"Diane Crump’s career as a jockey was a catalog of 'firsts'—the first woman to ride in a race at a recognized track in the United States, on February 7, 1969, at Hialeah; the first woman to ride two winners in a single day; the first woman to win a stakes race; the first woman to have a mount in the Kentucky Derby. Remarkably, it has taken a half-century for someone to write a comprehensive biography of this ground-breaking rider. Mark Shrager’s chronicle of the remarkable woman who shattered horse racing’s glass ceiling finally remedies that oversight."
--Milt Toby, award-winning author and turf historian whose latest book is Taking Shergar: Thoroughbred Racing’s Most Famous Cold Case
"We cannot think of today’s hardworking female jockeys without paying honor to Diane Crump. She broke through the glass ceiling and helped pave the way for thousands of dedicated, strong women that made horse racing their profession. In this book, Mark Shrager tells Diane’s extraordinary story with a biographer’s attention to detail and a racing aficionado’s appreciation for his subject. I would recommend this book to anyone, sports fan or not, seeking to learn about a history-making woman’s unstinting – and endlessly fascinating – effort to live her dream.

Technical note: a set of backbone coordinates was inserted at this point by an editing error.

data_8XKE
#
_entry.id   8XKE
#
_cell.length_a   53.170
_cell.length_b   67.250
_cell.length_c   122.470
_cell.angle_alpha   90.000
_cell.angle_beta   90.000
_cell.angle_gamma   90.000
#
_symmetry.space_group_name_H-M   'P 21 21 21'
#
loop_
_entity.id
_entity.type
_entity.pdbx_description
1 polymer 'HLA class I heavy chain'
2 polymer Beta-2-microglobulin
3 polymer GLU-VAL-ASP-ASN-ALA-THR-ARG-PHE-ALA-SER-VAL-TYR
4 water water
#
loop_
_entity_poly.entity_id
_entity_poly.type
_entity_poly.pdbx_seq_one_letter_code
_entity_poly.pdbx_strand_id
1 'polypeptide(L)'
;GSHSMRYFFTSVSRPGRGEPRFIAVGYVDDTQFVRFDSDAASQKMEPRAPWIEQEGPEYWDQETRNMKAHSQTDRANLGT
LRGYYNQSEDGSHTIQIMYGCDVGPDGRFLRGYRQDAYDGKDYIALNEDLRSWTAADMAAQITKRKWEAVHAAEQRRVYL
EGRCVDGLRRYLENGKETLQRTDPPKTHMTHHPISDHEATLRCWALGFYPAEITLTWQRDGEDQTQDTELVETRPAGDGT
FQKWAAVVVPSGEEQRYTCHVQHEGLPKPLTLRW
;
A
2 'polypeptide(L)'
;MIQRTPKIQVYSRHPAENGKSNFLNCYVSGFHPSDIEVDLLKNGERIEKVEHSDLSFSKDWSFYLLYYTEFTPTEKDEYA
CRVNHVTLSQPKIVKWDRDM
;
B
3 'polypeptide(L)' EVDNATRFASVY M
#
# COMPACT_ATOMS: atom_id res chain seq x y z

--Jason Neff, director/producer of the documentary, "JOCK", on female jockeys
"Becoming a jockey is no small task. It is hard, indescribably hard. Diane Crump was my idol before I became a jockey, and she still is. She paved the way and made my career possible, despite facing prejudices, sexism and verbal abuse. I can’t even imagine how hard it was, and what Diane had to endure just to ride against men who didn't want her there. She was like me, a girl who loved horses and just wanted to ride races. Where did she possibly find the inner strength to do what she did?"
--Andrea Seefeldt, winning rider in 605 races, including 38 stakes wins, and the second woman to ride in both the Kentucky Derby and the Preakness
"Ms. Crump chose a tough career that never got easier. She had to prove herself over and over again."
--New York Times